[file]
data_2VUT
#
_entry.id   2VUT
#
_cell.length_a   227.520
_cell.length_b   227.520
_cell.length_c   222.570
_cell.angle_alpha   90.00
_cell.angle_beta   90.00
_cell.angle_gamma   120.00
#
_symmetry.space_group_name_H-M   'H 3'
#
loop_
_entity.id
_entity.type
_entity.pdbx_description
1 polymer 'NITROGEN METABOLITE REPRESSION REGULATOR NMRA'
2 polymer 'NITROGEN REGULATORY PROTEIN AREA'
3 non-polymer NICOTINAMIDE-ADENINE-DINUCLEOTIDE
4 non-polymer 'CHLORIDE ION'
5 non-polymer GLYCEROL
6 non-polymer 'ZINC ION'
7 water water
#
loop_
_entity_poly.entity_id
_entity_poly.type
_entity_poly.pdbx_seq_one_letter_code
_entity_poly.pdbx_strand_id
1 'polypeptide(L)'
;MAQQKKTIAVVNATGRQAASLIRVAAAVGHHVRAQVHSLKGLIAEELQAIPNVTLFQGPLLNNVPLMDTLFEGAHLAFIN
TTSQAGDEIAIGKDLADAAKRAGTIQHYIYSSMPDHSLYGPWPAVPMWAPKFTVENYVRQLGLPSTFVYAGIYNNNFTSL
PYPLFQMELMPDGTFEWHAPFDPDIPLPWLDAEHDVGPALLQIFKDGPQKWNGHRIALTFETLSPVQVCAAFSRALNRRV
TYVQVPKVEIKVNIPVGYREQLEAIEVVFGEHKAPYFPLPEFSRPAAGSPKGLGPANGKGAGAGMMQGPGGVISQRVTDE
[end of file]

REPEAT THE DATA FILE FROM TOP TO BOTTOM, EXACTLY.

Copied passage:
data_2VUT
#
_entry.id   2VUT
#
_cell.length_a   227.520
_cell.length_b   227.520
_cell.length_c   222.570
_cell.angle_alpha   90.00
_cell.angle_beta   90.00
_cell.angle_gamma   120.00
#
_symmetry.space_group_name_H-M   'H 3'
#
loop_
_entity.id
_entity.type
_entity.pdbx_description
1 polymer 'NITROGEN METABOLITE REPRESSION REGULATOR NMRA'
2 polymer 'NITROGEN REGULATORY PROTEIN AREA'
3 non-polymer NICOTINAMIDE-ADENINE-DINUCLEOTIDE
4 non-polymer 'CHLORIDE ION'
5 non-polymer GLYCEROL
6 non-polymer 'ZINC ION'
7 water water
#
loop_
_entity_poly.entity_id
_entity_poly.type
_entity_poly.pdbx_seq_one_letter_code
_entity_poly.pdbx_strand_id
1 'polypeptide(L)'
;MAQQKKTIAVVNATGRQAASLIRVAAAVGHHVRAQVHSLKGLIAEELQAIPNVTLFQGPLLNNVPLMDTLFEGAHLAFIN
TTSQAGDEIAIGKDLADAAKRAGTIQHYIYSSMPDHSLYGPWPAVPMWAPKFTVENYVRQLGLPSTFVYAGIYNNNFTSL
PYPLFQMELMPDGTFEWHAPFDPDIPLPWLDAEHDVGPALLQIFKDGPQKWNGHRIALTFETLSPVQVCAAFSRALNRRV
TYVQVPKVEIKVNIPVGYREQLEAIEVVFGEHKAPYFPLPEFSRPAAGSPKGLGPANGKGAGAGMMQGPGGVISQRVTDE